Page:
A couple of months ago, I read on Facebook that Amy Krouse Rosenthal had a new book coming out and that she was looking for “awesome people” to help promote it. You had to answer a few questions and then wait to see if you were awesome. Guess what?! I was chosen as an awesome person! This made me happy. Awesome people got an ARC (advance reader copy) of her new book, Textbook Amy Krouse Rosenthal, and the promise of a signed, hardcover copy when the book is actually released (August 9, 2016). This makes me even more happy! I read my ARC and here’s what I think…

I loved it.

First off, it’s a quick read. Now that I have a toddler, I’m still reading a bunch…but, it’s a bunch of board books and picture books (considering I am a children’s librarian, that’s not terrible, but I do love to read a book not for kids from time to time). This book is for grown ups and I was able to read a good bit of it even with the toddler around. It’s not a novel and it’s not exactly a memoir or anything like that. It’s just little snippets of thoughts, ideas, and creative sharing. Split into school subjects like Social Studies, Romance Language, and Math (because it’s a textbook…get it?). What I loved most about it was that it is interactive (but doesn’t have to be) – there is a phone number that you text throughout the book (when Amy tells you to). You can share pictures of rainbows, a piece of art (self-portrait), a tattoo idea and other things. You can listen to her daughter read spelling words and hear wine glass music…just cool stuff that makes you feel like you are not only reading a great book, but you are somehow a part of it. If you aren’t into texting or don’t want to do that, you don’t have to do that to enjoy the book. You can visit the website that goes along with the book to see what others have shared, or you can just ignore that part all together and still enjoy reading the book (however, you’ll get so much more out of it if you do get to texting…just sayin’).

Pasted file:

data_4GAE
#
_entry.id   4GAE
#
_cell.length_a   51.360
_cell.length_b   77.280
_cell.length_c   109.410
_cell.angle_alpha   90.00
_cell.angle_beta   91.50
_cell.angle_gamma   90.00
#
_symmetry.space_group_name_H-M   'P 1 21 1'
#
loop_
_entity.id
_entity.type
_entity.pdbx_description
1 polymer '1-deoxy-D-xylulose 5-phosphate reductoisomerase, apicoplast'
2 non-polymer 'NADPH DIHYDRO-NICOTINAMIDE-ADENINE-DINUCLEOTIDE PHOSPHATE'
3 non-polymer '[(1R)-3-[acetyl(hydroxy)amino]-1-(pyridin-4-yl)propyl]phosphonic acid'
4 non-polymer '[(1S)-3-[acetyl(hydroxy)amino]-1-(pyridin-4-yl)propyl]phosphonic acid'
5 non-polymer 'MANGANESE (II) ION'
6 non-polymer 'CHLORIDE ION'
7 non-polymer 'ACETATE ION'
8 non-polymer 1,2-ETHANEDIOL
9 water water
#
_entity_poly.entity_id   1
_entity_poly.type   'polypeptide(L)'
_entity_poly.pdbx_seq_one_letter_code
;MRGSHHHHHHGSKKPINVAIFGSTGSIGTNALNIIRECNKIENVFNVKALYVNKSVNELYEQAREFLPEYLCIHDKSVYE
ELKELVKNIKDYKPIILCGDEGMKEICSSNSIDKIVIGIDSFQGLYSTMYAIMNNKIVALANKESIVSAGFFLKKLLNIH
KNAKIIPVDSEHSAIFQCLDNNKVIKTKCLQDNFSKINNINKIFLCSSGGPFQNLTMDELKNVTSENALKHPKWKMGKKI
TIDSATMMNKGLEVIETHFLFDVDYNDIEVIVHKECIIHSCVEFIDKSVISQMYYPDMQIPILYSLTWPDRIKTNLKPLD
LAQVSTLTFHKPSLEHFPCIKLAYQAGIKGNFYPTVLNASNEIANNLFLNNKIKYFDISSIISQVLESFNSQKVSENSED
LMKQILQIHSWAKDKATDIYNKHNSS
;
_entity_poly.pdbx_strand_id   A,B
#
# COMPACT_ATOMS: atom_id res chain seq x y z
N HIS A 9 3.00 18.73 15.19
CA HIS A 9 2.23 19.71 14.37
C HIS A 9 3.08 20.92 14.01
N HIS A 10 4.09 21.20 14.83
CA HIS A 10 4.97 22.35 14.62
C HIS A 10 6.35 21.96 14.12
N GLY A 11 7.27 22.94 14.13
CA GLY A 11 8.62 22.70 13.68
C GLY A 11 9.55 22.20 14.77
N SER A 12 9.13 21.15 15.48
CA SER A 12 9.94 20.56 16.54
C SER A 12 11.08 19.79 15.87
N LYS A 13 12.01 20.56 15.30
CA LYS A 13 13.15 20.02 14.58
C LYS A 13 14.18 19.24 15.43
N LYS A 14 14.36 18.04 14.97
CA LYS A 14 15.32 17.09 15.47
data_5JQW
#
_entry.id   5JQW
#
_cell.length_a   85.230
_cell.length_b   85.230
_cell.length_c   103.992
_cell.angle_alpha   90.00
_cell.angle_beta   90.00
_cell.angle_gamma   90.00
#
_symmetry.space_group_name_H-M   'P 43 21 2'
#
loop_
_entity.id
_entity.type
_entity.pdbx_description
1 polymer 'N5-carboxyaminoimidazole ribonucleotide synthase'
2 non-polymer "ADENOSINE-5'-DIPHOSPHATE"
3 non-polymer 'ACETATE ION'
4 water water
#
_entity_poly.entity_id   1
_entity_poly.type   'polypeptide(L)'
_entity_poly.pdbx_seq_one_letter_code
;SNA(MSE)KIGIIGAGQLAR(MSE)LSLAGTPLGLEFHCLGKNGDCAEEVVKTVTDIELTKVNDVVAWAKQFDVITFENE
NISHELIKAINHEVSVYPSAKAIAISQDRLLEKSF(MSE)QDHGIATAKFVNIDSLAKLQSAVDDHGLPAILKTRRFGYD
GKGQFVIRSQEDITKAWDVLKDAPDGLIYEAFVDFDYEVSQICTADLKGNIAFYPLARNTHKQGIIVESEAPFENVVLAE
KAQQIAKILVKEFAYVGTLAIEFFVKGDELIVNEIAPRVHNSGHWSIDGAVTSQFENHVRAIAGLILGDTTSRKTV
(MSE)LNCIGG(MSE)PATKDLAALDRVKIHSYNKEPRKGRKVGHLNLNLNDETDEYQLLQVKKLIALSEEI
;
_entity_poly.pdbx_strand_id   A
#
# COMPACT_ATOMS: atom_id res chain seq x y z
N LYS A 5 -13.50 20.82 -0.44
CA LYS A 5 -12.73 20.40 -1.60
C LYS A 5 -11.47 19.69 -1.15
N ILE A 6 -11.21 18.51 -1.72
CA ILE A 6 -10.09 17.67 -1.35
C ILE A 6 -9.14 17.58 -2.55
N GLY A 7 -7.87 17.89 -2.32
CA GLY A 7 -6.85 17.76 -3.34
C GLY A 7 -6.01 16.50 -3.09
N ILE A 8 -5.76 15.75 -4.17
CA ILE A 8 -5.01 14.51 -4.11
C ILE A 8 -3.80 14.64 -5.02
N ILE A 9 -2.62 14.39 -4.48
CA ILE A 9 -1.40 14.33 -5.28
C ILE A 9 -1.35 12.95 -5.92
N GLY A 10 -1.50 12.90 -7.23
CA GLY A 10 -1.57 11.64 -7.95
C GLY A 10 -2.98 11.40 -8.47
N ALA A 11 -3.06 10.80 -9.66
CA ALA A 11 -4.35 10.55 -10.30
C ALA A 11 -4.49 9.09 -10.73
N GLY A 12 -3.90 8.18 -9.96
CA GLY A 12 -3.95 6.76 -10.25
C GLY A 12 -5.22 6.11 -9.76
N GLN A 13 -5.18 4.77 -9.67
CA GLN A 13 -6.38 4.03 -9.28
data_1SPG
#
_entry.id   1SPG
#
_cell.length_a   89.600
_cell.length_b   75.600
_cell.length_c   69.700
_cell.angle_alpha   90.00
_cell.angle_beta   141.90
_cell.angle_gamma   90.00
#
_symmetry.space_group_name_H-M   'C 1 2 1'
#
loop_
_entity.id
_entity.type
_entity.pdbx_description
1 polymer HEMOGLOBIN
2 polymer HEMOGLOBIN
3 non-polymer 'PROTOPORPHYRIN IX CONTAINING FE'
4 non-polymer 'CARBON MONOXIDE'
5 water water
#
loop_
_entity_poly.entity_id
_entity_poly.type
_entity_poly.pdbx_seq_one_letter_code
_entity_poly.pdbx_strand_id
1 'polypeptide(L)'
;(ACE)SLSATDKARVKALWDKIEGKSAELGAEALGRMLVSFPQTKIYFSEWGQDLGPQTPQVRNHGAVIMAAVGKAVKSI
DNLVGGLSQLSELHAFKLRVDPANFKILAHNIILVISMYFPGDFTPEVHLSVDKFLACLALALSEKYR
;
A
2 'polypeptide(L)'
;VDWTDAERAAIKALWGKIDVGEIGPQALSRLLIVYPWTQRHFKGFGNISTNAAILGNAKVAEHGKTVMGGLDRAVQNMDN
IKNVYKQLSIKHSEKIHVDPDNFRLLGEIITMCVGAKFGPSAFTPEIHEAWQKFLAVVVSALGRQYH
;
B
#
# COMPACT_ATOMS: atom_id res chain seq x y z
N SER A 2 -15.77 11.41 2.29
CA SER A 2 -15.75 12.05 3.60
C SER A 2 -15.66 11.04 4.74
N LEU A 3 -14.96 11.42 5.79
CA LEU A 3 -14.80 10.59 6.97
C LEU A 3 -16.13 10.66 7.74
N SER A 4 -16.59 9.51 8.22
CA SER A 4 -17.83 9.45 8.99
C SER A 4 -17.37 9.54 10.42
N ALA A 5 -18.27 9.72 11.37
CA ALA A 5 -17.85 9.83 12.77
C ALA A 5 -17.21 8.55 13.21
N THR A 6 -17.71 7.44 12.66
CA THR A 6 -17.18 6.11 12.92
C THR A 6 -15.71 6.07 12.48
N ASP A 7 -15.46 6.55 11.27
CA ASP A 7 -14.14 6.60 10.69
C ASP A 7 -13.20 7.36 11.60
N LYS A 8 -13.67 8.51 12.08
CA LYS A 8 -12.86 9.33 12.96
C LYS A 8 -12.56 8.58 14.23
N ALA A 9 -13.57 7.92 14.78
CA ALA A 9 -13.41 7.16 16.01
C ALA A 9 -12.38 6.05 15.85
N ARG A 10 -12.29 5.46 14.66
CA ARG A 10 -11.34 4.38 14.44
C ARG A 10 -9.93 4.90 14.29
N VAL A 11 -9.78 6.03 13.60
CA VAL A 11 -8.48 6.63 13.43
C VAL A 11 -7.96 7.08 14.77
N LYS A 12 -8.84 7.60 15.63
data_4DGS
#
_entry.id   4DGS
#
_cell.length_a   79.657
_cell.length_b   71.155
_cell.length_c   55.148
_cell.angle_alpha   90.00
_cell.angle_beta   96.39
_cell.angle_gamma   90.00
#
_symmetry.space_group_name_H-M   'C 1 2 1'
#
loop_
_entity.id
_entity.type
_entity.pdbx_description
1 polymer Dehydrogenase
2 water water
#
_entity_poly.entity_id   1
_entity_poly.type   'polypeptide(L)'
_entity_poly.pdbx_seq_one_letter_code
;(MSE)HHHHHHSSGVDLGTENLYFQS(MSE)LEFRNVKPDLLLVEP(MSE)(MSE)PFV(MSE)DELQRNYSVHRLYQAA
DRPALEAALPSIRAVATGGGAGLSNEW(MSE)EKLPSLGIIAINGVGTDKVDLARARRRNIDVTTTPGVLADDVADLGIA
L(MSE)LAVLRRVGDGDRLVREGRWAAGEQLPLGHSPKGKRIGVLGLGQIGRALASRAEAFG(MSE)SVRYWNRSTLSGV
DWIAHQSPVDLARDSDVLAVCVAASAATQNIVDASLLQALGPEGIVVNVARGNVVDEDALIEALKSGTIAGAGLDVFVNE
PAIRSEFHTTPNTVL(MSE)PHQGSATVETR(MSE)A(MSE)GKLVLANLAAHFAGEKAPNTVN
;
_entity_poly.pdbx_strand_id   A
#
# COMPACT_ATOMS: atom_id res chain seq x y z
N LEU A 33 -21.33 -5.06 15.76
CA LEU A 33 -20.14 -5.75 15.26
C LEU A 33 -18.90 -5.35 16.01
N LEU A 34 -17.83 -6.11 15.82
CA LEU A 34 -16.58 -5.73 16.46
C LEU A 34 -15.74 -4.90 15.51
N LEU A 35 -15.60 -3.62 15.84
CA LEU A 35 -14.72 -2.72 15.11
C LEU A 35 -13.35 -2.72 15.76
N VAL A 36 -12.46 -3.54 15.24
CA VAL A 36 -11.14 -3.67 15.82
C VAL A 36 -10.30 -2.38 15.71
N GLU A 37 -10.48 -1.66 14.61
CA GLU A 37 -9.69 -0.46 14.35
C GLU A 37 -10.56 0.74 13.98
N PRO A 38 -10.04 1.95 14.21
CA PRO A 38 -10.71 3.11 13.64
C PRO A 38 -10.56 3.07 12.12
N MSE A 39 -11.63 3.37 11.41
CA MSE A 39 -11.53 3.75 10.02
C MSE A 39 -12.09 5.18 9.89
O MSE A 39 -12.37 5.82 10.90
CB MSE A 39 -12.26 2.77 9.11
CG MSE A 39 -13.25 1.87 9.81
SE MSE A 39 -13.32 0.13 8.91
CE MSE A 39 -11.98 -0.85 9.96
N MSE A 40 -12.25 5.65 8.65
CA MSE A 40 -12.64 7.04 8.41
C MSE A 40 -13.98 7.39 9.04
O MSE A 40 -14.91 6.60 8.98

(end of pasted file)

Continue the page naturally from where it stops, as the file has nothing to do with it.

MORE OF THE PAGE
It’s a must for those who are already fans of Amy Krouse Rosenthal…you’ll love the wit and the creativity. If you’ve never read a book by AKR, this is a good one to start with!

Comes out August 9! You can pre-order here.

Maybe you even live nearby one of these events?! You should go!